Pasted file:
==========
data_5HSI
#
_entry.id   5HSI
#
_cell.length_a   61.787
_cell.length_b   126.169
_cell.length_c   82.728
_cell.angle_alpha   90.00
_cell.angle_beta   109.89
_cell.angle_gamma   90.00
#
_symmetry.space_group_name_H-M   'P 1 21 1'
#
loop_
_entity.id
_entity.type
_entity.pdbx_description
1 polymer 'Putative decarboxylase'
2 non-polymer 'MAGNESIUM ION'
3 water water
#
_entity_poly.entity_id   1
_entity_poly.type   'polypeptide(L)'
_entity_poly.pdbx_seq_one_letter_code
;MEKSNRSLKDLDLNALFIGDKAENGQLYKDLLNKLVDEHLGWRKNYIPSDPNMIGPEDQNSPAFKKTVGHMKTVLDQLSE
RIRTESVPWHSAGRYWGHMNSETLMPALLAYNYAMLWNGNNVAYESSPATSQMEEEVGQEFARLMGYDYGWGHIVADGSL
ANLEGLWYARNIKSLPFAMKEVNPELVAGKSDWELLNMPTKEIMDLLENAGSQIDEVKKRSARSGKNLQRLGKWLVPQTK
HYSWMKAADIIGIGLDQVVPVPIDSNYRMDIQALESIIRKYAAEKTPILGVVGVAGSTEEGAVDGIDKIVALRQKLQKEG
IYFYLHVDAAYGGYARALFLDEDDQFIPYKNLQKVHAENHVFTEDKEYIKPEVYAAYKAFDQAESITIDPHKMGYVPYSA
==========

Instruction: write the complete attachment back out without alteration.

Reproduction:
data_5HSI
#
_entry.id   5HSI
#
_cell.length_a   61.787
_cell.length_b   126.169
_cell.length_c   82.728
_cell.angle_alpha   90.00
_cell.angle_beta   109.89
_cell.angle_gamma   90.00
#
_symmetry.space_group_name_H-M   'P 1 21 1'
#
loop_
_entity.id
_entity.type
_entity.pdbx_description
1 polymer 'Putative decarboxylase'
2 non-polymer 'MAGNESIUM ION'
3 water water
#
_entity_poly.entity_id   1
_entity_poly.type   'polypeptide(L)'
_entity_poly.pdbx_seq_one_letter_code
;MEKSNRSLKDLDLNALFIGDKAENGQLYKDLLNKLVDEHLGWRKNYIPSDPNMIGPEDQNSPAFKKTVGHMKTVLDQLSE
RIRTESVPWHSAGRYWGHMNSETLMPALLAYNYAMLWNGNNVAYESSPATSQMEEEVGQEFARLMGYDYGWGHIVADGSL
ANLEGLWYARNIKSLPFAMKEVNPELVAGKSDWELLNMPTKEIMDLLENAGSQIDEVKKRSARSGKNLQRLGKWLVPQTK
HYSWMKAADIIGIGLDQVVPVPIDSNYRMDIQALESIIRKYAAEKTPILGVVGVAGSTEEGAVDGIDKIVALRQKLQKEG
IYFYLHVDAAYGGYARALFLDEDDQFIPYKNLQKVHAENHVFTEDKEYIKPEVYAAYKAFDQAESITIDPHKMGYVPYSA